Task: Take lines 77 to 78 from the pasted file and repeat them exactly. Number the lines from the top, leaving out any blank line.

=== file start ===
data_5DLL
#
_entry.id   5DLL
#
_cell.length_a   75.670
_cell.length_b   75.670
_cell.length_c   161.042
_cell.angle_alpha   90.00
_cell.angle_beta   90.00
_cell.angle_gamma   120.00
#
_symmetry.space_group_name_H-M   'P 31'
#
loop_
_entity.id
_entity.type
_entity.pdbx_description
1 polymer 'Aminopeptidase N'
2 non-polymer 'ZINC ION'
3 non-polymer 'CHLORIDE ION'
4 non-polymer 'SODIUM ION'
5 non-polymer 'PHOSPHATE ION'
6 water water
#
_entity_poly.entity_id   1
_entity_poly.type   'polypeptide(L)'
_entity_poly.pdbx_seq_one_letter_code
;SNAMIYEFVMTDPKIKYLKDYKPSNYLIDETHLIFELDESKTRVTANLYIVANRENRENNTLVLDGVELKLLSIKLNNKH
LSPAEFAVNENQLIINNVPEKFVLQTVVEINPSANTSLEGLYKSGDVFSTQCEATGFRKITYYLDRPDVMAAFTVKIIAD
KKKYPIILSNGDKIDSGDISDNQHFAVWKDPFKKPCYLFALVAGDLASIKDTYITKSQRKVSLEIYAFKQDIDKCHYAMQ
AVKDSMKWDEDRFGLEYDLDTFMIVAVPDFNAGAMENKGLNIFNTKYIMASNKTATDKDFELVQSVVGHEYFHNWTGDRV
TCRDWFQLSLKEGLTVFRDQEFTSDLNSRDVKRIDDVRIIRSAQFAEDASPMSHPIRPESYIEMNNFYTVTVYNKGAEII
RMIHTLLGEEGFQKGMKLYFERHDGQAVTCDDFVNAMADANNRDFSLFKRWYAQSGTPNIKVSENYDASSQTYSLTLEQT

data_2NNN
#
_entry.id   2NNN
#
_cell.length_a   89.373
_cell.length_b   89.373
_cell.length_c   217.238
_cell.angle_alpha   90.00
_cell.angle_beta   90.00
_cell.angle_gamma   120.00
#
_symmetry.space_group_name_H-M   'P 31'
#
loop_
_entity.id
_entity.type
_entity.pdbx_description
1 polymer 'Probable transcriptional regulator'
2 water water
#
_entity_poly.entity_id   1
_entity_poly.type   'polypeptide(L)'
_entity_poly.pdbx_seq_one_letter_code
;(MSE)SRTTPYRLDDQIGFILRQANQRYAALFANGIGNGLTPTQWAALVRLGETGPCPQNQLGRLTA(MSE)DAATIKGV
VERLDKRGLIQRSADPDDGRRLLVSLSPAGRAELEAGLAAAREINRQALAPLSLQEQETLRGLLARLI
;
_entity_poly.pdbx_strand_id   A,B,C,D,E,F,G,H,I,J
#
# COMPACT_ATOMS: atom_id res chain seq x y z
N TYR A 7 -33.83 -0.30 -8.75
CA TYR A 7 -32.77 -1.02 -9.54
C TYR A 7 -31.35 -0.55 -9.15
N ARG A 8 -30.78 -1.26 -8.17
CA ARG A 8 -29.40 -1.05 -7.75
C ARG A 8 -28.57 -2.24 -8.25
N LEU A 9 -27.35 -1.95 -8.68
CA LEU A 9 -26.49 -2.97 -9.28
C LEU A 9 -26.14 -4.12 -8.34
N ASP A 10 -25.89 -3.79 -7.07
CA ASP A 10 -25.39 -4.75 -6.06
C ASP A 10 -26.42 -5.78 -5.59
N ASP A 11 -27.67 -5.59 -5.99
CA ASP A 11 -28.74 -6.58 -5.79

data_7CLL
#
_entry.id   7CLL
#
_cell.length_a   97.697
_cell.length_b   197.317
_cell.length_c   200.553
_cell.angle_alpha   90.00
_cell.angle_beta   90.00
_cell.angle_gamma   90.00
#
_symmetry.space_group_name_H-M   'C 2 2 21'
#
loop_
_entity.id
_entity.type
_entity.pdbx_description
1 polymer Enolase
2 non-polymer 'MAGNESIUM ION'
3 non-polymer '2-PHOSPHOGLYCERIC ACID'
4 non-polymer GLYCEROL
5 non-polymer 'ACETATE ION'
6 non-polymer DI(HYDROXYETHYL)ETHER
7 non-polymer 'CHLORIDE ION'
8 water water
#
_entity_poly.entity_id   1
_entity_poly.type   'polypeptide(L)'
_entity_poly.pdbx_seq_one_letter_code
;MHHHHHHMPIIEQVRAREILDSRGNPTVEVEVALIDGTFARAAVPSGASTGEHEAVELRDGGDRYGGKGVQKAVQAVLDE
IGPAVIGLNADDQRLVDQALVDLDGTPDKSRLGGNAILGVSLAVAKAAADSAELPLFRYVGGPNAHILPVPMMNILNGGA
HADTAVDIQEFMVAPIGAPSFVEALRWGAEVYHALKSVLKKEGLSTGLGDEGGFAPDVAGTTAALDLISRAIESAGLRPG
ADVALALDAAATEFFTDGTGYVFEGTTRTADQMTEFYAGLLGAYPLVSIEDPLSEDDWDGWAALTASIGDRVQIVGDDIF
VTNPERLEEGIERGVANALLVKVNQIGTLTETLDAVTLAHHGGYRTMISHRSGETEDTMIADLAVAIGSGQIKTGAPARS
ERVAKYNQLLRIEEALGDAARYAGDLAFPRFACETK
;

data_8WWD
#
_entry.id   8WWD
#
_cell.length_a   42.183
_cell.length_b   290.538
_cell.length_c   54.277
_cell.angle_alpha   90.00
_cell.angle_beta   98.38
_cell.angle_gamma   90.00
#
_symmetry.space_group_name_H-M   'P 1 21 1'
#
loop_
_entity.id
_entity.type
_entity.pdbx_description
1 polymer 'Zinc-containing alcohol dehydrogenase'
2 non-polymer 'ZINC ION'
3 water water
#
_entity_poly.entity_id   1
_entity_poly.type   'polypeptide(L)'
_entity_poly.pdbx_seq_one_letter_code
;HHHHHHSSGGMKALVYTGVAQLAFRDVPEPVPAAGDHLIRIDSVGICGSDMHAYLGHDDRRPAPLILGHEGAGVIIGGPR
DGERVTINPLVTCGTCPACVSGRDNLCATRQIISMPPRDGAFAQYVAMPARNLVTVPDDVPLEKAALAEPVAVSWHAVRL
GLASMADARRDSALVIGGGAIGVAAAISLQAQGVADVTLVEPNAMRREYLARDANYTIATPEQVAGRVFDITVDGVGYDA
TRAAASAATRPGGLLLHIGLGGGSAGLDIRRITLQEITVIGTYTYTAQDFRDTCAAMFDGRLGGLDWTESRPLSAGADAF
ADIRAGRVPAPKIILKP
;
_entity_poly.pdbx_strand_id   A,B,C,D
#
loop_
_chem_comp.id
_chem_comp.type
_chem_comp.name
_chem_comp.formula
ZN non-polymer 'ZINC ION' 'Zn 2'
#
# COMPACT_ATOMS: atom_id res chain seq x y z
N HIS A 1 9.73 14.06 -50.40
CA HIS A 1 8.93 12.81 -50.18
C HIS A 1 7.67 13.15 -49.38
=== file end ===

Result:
data_7CLL
#